Danelectro Back Talk Review

A welcome reverse delay reissue is a mind melt in a box.

Ratings

Pros:
Convincing reverse-tape textures. Intuitive and fun to use. Ability to remove all dry signal.

Cons:
Faint digital artifacts at fast-repeat/high-mix settings.

Street:
$159

Danelectro Back Talk
danelectro.com



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I've had many mind-blowing Beatles-related experiences. But among my most cherished is a recollection of my very young self, listening to the backwards guitar solo on “I'm Only Sleeping" and feeling … strange. There are few sound textures as evocative of mind travel as the backwards solo. What's remarkable about this reissue of Danelectro's Back Talk Reverse Delay is how effectively it captures the melting textures of backwards tape that made 1960s reverse solos such a marvel.

Back Talk is richer with pitch irregularities that distinguish real reverse tape.

When the original Back Talk appeared in the late '90s, it wasn't the only way to experience digital reverse delay. But where similar effects on some stompboxes could sound disembodied and artificial—usually with too much dry signal at the wettest mix—the Back Talk melds more seamlessly with the dry signal and is richer with pitch irregularities that distinguish real reverse tape. Repeats become a seamlessly slithery answer to your input signal at slow repeat rates and 50-50 wet/dry mixes. At all-wet mix levels, which critically eliminate the dry signal, you get super-authentic reverse-tape textures. Slapback tones can exhibit hints of lo-fi mangling or become strands of eerily, endlessly cascading dew drops depending on your repeat and mix settings. Meanwhile, multiple repeats at low mixes create beautifully fluttering ambience. What a gas!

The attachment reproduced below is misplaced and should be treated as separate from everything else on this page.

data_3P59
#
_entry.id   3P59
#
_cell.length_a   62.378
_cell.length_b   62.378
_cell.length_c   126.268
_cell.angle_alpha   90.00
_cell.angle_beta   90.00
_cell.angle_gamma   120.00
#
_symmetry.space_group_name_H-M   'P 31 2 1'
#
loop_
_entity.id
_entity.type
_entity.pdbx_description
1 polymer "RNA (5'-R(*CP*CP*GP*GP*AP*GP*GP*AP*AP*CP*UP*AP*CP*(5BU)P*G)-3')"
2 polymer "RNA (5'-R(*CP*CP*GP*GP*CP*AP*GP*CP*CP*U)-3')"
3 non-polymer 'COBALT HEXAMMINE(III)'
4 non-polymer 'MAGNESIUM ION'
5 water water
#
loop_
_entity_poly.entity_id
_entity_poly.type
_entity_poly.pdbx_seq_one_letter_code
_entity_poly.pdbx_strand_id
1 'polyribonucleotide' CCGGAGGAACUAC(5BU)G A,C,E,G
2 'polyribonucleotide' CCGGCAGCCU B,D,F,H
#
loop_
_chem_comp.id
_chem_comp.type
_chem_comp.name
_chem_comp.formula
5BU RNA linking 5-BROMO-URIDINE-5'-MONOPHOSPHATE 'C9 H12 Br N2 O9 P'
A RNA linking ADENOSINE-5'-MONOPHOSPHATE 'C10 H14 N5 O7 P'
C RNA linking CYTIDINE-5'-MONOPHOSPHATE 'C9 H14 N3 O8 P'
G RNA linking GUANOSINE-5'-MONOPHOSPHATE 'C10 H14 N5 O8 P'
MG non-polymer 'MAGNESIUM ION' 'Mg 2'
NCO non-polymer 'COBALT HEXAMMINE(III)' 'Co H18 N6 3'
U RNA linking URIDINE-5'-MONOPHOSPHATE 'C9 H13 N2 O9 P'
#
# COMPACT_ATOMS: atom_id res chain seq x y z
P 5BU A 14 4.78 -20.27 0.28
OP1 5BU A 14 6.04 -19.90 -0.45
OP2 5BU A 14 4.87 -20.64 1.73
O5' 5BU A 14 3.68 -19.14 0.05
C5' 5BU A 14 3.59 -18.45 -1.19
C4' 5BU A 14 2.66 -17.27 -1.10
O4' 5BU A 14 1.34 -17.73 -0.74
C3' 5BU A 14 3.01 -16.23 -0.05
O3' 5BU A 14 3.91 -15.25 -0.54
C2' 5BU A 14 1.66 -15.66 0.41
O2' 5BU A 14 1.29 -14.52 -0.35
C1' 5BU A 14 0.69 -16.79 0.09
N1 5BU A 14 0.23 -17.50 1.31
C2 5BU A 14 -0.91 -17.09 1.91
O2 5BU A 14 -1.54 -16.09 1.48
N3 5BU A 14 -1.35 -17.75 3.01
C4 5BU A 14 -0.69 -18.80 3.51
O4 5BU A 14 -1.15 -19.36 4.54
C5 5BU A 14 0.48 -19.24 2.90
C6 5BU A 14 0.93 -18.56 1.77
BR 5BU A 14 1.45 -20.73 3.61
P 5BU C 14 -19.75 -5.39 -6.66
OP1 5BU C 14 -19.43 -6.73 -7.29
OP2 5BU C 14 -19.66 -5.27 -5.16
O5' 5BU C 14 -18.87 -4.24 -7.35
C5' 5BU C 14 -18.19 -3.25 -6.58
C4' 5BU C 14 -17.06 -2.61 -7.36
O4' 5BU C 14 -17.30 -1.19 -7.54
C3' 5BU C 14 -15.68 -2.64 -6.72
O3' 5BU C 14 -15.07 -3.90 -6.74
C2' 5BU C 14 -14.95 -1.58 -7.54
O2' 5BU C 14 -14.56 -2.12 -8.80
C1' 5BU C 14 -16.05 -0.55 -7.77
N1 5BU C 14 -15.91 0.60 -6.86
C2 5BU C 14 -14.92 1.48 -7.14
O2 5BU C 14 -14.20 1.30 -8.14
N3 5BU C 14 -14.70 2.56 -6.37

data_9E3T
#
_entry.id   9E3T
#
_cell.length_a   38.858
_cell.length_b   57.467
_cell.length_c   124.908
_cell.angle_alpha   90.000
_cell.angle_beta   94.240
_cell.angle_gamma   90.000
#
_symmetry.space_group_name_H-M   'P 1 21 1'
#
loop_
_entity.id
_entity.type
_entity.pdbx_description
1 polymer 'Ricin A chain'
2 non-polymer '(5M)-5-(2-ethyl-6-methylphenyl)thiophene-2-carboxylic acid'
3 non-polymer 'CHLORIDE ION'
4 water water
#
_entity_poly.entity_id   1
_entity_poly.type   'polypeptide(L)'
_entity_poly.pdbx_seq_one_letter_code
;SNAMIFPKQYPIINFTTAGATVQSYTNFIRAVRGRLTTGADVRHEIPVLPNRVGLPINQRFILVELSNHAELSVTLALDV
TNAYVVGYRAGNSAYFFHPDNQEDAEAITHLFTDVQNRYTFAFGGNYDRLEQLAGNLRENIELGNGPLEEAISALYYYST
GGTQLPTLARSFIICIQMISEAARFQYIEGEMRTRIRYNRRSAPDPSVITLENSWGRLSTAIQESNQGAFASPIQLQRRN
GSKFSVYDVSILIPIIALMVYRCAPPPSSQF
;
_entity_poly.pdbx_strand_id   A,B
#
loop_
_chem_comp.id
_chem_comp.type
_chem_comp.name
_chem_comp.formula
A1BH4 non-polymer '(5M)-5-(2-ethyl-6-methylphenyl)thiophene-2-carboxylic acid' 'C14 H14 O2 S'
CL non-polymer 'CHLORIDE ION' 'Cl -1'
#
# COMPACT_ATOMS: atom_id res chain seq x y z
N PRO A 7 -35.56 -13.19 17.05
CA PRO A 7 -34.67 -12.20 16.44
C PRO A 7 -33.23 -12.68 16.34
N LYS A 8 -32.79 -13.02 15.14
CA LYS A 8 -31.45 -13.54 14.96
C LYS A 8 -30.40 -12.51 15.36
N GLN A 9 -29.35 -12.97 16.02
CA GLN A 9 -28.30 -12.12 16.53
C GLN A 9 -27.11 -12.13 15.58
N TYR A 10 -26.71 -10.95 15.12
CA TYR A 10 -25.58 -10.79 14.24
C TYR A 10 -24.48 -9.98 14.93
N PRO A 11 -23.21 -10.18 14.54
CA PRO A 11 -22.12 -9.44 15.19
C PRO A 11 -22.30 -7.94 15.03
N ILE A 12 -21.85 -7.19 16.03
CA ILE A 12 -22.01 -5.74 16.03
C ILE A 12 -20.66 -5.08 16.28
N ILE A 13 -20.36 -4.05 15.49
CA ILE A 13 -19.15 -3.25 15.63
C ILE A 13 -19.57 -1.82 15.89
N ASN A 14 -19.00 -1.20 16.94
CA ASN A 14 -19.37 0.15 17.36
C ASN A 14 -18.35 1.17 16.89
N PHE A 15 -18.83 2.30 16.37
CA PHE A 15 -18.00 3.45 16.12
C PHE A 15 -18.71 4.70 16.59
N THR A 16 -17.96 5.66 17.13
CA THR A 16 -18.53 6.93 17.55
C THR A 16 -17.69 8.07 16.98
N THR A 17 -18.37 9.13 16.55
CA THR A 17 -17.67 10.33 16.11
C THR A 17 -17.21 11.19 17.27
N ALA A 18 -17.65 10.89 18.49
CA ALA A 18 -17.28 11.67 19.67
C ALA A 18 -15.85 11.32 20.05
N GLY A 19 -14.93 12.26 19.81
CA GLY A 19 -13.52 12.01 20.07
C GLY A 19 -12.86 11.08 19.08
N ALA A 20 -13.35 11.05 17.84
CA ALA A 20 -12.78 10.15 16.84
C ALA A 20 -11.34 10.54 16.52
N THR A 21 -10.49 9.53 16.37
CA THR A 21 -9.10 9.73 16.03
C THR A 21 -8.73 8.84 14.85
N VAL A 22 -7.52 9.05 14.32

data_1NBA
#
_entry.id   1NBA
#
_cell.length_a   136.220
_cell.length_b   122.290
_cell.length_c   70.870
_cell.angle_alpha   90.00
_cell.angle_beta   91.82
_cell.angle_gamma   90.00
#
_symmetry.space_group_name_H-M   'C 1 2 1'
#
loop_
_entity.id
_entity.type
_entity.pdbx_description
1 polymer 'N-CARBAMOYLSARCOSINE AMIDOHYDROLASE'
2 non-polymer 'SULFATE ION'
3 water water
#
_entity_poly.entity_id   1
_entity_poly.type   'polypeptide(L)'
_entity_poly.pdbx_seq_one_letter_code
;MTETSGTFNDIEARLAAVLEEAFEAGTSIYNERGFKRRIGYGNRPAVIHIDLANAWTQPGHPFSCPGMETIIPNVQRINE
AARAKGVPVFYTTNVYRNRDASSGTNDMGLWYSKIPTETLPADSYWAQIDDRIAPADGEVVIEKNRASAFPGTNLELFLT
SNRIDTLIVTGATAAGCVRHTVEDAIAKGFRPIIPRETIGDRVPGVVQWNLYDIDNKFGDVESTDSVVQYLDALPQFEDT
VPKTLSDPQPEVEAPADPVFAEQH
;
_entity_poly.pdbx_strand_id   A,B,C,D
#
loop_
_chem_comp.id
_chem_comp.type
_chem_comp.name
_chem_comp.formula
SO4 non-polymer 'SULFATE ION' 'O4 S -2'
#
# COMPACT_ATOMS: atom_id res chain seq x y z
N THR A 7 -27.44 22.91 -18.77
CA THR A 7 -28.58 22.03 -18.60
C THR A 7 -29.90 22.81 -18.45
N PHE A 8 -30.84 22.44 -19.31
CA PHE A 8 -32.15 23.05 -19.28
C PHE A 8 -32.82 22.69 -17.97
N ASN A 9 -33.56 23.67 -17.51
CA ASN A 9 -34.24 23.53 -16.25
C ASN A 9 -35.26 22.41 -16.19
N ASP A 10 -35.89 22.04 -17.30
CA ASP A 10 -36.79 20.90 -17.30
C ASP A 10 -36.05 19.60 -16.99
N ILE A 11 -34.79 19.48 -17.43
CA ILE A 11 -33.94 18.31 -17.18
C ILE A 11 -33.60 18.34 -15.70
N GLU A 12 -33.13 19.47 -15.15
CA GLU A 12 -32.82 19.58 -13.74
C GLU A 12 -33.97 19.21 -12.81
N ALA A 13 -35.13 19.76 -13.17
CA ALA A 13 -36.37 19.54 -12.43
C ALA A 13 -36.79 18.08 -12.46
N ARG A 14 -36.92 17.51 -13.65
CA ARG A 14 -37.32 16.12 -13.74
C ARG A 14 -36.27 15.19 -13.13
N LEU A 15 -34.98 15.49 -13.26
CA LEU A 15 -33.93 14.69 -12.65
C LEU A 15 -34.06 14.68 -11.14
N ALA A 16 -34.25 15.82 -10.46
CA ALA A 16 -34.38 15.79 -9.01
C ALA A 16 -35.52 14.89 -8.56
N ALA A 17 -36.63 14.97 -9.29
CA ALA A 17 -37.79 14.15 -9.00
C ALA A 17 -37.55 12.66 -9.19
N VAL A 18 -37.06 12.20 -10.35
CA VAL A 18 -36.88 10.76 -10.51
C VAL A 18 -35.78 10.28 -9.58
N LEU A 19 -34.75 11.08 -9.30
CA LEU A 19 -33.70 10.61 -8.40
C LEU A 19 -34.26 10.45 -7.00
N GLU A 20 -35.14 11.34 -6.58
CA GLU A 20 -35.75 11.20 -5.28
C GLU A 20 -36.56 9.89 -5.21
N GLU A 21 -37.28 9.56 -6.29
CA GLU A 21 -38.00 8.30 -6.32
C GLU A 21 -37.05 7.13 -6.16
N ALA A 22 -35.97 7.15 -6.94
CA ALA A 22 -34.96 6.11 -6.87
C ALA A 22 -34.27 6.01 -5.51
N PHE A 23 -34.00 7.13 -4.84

Test Gear: Fender Telecaster, Fender Vibro Champ

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